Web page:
I first heard Rilo Kiley in 2003 when they played “Wires and Waves” on Radio Paradise, an Internet radio station I discovered in 2003. and I loved the track immediately, and sought out the album. Take Offs and Landings was the debut album of Rilo Kiley, a Southern California-based quartet, fronted by singer/guitarist Jenny Lewis (who started as a child star in the late 1980s/early 1990s; she was a regular on a TV show I liked a lot—which is why it got canceled, like most shows I like—called Brooklyn Bridge in the early 1990s and would go on to have a somewhat successful alt-country solo career). Their debut is a catchy melding of pop, folk, indie, hard rock, some country (but not enough to be annoying), and even torch song. Lewis and lead guitarist Blake Sennett write extremely catchy melodies, and Lewis’ lyrics are often bittersweet but perceptive, direct, often cynical, and sometimes quite funny, with some great lines. (“I used to think if I could realize I’d die then I would be a lot nicer” in the great “Science vs. Romance,” but then, “Used to believe in a lot more but now I just see straight ahead.” Still, “we’re not robots inside a grid.”) Lewis’ voice veers from innocent and almost girlish (as on the spare, folky “Go Ahead” and “Bulletproof”) to powerful and bitter (she has a tendency to drop f-bombs every once in a while, more on later albums, though, which can be jarring if you’re not expecting it). “Plane Crash in C” gets a bit twangy, but once the mutant horn section kicks in, it veers off into a different direction, and it really becomes a Lewis showcase. (“It’s all the stupid things that are so overwhelming to me/Like paying my bills or showing up for work early/Or laughing at your jokes”) “Don’t Deconstruct” features a plaintive trumpet, strings, and a simple keyboard throb, over which Lewis sings “Something is changing inside of me/Colors seem darker in light/I don’t know what that means but it’s not a good sign,” and, later, “Judging from picture books apparently heaven is a partly cloudy place.” Take Offs and Landings was recorded before Lewis became the band’s focal point, and Sennett sings lead on a few tracks. He is not a great singer, so the most successful of these is “August,” while the least successful are “The Rest of My Life” and “Small Figures in a Vast Expanse.” He wisely let Lewis do more of the singing on future albums. Still, he is an excellent guitar player, and once the guitar solo kicks in in “Small Figures...” the song really takes off. “Shut Up ’n’ Play Yer Guitar,” as Frank Zappa would say. There are also a couple of “Variations on a Theme,” short mutant keyboard- or horn-based instrumental versions of “Science vs. Romance” and “Plane Crash in C.” They do indulge in the dubious idea of putting a secret hidden bonus track after a minute or so of silence at the end of the record (why did anyone ever think this was a good idea?). Unfortunately, it’s the Sennett-sung “Salute your Shorts!” so it’s not entirely worth unearthing.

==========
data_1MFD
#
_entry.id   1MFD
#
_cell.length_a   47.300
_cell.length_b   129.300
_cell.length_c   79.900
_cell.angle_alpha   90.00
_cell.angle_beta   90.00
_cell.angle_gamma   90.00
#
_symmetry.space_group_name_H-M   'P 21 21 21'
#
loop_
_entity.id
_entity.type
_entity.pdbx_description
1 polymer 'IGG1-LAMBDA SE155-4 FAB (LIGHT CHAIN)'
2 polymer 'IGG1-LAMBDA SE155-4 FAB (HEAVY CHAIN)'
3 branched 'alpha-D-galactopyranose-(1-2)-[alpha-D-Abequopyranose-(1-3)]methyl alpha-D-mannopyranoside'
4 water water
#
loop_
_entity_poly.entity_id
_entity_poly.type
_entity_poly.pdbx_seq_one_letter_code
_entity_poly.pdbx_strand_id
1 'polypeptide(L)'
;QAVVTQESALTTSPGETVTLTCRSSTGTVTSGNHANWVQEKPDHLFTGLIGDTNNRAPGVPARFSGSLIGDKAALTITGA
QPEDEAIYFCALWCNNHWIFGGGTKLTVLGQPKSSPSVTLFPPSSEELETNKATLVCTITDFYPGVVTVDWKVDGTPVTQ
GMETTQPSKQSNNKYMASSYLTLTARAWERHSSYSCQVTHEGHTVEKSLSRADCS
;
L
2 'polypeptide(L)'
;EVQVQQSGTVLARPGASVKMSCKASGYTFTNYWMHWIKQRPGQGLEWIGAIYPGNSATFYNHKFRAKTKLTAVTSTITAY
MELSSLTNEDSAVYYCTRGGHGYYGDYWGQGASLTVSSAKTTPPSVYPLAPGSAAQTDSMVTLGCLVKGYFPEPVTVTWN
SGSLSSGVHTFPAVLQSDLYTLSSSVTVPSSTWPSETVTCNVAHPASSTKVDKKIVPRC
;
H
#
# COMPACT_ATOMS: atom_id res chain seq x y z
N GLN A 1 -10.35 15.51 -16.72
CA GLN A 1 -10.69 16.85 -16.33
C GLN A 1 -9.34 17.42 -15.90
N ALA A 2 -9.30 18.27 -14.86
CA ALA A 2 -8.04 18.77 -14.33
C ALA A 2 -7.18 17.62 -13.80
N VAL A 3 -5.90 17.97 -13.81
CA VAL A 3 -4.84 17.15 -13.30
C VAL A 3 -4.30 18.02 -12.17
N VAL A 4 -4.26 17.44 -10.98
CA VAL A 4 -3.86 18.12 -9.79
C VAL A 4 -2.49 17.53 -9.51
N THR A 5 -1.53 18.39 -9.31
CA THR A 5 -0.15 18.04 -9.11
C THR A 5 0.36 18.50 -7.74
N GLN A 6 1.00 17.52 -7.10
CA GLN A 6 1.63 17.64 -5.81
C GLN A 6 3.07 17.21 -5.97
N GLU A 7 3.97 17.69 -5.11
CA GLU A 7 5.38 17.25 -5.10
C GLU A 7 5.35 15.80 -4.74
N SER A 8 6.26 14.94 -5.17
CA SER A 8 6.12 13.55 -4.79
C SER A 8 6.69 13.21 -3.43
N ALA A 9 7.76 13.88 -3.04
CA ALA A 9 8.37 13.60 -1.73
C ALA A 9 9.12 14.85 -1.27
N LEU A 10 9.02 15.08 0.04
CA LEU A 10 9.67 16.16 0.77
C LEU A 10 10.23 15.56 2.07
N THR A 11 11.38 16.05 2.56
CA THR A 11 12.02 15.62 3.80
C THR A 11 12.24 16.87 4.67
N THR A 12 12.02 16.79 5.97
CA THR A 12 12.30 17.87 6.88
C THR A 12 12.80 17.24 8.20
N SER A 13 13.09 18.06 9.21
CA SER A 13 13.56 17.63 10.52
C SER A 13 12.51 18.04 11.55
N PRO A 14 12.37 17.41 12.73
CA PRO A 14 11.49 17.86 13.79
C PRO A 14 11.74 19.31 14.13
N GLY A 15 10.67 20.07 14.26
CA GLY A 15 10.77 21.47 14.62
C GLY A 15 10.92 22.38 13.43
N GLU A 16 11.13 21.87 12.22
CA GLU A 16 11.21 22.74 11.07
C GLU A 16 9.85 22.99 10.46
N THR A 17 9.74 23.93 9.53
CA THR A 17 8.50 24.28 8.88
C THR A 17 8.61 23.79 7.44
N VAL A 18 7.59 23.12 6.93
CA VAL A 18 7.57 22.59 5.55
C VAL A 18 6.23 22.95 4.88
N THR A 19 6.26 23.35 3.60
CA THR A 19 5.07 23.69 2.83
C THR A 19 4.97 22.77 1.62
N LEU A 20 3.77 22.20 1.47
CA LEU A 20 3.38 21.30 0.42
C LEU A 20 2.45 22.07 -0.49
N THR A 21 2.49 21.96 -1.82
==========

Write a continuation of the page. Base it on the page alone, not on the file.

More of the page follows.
I don’t know that 2001 was the best year to have released an album called Take Offs and Landings that had a song called “Plane Crash in C” or one (“Wires and Waves”) whose chorus includes the line “Sometimes planes they smash up in the sky.” (It was released in July, so who knew?) Still, it’s a great debut album. Their follow-up, 2002’s The Execution of All Things, was good, but a little too alt-country for my taste. They soon went to a major label and while 2004’s More Adventurous and 2006’s Under the Blacklight were not bad, they tended to veer a little to the slick, commercial side and lacked a lot of the charm of Take Offs and Landings.